Results of Bodychecking in Youth Hockey
MONDAY, June 20 (HealthDay News) -- The overall risk of injury
and concussion among young ice hockey players is not affected by
the age at which they're first allowed to bodycheck, according to a
Canadian researchers analyzed data from youth hockey leagues in
Alberta, which allowsbodychecking at the Pee Wee level (ages 11 to
12), and in Quebec, which introduces bodychecking at the Bantam
level (ages 13 to 14).
The study included 995 players from 68 Bantam teams in Alberta
with two years of bodychecking experience at the Pee Wee level, and
976 players from 62 Bantam teams in Quebec with no bodychecking
The two groups of players had similar injury rates. During
96,907 player-hours in Alberta, there were a total of 272 injuries,
including 51 concussions. During 85,464 player-hours in Quebec,
there were 244 injuries, including 49 concussions, the
Among the other findings:
- In both provinces, head and shoulder injuries were the most
- Previous injuries and concussions were risk factors for future
- First-year Bantam players were at higher risk for injury than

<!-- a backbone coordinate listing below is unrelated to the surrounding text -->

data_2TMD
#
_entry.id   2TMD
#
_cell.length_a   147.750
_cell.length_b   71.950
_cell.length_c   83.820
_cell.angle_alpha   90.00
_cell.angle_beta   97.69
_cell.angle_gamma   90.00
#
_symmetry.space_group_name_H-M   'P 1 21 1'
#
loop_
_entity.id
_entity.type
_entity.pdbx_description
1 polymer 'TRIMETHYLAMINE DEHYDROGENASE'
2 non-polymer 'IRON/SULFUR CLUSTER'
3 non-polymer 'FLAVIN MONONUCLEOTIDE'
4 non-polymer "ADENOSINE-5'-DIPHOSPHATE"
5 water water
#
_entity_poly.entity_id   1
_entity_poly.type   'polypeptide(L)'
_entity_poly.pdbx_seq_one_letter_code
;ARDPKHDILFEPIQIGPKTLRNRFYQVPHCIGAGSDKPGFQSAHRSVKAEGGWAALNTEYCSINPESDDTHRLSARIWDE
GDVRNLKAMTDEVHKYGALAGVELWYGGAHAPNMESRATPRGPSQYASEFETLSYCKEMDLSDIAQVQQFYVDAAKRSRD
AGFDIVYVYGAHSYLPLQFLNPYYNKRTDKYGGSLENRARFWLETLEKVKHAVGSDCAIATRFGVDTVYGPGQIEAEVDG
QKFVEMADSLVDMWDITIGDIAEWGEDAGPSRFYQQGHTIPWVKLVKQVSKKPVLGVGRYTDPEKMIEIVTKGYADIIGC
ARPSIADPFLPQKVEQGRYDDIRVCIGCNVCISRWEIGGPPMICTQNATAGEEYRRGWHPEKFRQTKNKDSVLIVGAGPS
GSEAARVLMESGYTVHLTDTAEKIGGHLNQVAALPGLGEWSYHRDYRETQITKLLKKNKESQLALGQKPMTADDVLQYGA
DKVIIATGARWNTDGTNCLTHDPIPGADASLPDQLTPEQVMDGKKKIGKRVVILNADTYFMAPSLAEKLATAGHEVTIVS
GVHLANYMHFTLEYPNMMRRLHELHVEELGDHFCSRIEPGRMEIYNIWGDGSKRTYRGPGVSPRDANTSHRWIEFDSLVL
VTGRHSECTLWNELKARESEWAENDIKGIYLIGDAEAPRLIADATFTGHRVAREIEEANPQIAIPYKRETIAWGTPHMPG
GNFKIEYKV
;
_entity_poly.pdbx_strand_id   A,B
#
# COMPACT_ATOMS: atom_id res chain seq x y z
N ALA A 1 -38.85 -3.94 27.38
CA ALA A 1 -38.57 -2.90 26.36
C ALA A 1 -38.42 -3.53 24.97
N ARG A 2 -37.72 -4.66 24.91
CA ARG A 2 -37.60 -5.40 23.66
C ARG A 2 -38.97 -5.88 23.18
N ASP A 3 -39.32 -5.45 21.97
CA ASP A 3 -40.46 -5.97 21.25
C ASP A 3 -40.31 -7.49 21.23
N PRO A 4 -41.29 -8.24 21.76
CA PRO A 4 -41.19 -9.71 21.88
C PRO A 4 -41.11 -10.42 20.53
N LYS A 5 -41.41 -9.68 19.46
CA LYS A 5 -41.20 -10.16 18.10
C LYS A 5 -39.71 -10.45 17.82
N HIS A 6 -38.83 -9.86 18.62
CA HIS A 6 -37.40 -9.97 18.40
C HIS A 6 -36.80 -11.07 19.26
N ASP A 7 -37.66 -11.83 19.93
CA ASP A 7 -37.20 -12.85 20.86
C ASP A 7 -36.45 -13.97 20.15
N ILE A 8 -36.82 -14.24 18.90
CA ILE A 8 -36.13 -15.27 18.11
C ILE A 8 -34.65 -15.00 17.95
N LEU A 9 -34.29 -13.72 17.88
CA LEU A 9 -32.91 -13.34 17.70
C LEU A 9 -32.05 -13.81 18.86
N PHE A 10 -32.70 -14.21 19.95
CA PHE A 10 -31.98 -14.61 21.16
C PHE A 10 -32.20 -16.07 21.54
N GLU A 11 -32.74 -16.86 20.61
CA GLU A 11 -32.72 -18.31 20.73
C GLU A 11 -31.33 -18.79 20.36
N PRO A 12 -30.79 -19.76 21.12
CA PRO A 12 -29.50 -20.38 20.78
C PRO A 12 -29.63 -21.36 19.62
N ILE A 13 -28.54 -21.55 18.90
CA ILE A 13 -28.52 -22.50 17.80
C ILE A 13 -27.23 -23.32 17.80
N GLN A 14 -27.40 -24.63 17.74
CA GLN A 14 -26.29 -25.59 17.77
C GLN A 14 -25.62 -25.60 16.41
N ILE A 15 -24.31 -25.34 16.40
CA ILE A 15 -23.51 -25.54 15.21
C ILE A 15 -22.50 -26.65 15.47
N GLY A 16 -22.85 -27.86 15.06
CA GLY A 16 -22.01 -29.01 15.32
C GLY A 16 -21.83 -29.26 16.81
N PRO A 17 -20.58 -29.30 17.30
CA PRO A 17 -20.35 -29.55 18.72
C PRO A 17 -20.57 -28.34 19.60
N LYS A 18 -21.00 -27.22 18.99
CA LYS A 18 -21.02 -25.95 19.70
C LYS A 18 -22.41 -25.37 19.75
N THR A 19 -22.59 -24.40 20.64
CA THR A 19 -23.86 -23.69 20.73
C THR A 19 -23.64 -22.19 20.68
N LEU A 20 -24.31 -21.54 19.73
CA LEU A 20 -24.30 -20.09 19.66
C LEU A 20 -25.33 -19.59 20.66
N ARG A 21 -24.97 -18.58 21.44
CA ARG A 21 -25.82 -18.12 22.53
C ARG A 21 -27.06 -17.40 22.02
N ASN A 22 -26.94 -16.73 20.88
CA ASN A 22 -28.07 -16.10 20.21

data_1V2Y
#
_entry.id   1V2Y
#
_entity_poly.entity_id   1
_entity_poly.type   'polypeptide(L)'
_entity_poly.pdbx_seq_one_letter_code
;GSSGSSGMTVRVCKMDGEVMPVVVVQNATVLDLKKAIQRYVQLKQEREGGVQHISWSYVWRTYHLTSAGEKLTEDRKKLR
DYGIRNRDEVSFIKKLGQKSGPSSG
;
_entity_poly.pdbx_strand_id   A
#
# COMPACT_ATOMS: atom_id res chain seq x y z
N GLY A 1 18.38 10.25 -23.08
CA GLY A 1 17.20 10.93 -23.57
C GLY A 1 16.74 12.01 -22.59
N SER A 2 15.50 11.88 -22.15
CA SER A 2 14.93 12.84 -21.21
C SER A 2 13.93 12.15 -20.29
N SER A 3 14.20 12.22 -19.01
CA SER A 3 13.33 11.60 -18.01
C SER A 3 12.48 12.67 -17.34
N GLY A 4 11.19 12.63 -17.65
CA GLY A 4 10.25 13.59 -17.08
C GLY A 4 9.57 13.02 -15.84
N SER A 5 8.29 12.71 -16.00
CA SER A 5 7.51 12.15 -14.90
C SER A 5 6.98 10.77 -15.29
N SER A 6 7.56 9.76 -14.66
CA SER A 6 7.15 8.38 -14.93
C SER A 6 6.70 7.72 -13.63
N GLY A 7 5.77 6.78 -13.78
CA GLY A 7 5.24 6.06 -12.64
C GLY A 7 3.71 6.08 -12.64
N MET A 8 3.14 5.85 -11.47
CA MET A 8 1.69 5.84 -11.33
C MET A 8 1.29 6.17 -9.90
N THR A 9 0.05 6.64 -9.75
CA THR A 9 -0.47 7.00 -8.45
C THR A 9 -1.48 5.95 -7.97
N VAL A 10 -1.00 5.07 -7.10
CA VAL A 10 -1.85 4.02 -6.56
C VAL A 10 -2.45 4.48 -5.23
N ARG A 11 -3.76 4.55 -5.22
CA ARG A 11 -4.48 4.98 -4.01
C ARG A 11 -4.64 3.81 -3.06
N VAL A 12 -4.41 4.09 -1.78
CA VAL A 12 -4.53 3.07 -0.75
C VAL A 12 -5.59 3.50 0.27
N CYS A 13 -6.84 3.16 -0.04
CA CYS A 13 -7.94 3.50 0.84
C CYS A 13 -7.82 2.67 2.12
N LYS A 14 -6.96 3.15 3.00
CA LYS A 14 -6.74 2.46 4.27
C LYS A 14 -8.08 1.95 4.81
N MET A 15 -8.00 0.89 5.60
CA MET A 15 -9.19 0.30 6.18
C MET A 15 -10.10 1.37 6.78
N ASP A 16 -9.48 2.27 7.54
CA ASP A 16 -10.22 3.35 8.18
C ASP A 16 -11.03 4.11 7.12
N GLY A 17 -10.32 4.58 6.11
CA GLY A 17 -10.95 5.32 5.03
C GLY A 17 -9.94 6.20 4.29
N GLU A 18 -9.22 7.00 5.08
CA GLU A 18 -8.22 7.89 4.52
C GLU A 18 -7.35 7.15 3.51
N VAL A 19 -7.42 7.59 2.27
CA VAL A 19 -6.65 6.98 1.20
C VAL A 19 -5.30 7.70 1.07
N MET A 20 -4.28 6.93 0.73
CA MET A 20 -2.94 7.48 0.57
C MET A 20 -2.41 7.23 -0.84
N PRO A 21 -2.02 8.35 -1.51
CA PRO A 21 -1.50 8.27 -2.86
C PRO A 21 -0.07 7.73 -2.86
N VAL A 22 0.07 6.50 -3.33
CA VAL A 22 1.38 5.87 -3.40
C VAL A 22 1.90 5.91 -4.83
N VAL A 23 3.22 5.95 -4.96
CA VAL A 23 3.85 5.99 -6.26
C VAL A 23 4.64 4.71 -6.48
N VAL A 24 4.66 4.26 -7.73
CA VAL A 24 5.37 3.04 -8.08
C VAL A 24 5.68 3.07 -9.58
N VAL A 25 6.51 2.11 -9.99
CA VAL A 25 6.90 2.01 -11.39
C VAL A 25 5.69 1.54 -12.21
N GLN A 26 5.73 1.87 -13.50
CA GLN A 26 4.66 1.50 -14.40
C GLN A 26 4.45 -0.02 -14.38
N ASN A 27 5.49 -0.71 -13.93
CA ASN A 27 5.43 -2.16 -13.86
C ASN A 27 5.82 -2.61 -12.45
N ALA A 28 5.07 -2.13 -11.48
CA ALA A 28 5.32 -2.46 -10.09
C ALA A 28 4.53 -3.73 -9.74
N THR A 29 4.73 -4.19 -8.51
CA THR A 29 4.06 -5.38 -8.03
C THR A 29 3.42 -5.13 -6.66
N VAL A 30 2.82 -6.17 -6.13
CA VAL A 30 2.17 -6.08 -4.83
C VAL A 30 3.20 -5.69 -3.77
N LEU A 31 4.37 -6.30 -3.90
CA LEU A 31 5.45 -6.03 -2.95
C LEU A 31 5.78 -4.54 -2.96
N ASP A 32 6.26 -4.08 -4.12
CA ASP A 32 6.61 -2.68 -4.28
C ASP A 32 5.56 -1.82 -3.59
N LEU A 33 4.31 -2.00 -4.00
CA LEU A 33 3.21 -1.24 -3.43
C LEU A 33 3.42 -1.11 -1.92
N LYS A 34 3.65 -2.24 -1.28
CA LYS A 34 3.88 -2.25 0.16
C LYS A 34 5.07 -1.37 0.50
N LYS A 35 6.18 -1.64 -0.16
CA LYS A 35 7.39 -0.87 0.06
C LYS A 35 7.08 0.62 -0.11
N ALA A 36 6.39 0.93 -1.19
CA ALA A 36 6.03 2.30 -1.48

- The risk of an injury that led to more than seven days of lost
playing time was 33 percent lower in leagues where bodychecking was
introduced in Pee Wee level.
"These findings need to be interpreted in light of previous evidence of more than a threefold increased risk of concussion and all injury among players aged 11 to 12 years in a league where bodychecking is permitted," the researchers concluded in the report published online June 20 in CMAJ: the Canadian Medical Association Journal.
The Nemours Foundation offers tips to
prevent children's sports injuries.
Copyright © 2011
. All rights reserved.
Please be aware that this information is provided to supplement the care provided by your physician. It is neither intended nor implied to be a substitute for professional medical advice. CALL YOUR HEALTHCARE PROVIDER IMMEDIATELY IF YOU THINK YOU MAY HAVE A MEDICAL EMERGENCY. Always seek the advice of your physician or other qualified health provider prior to starting any new treatment or with any questions you may have regarding a medical condition.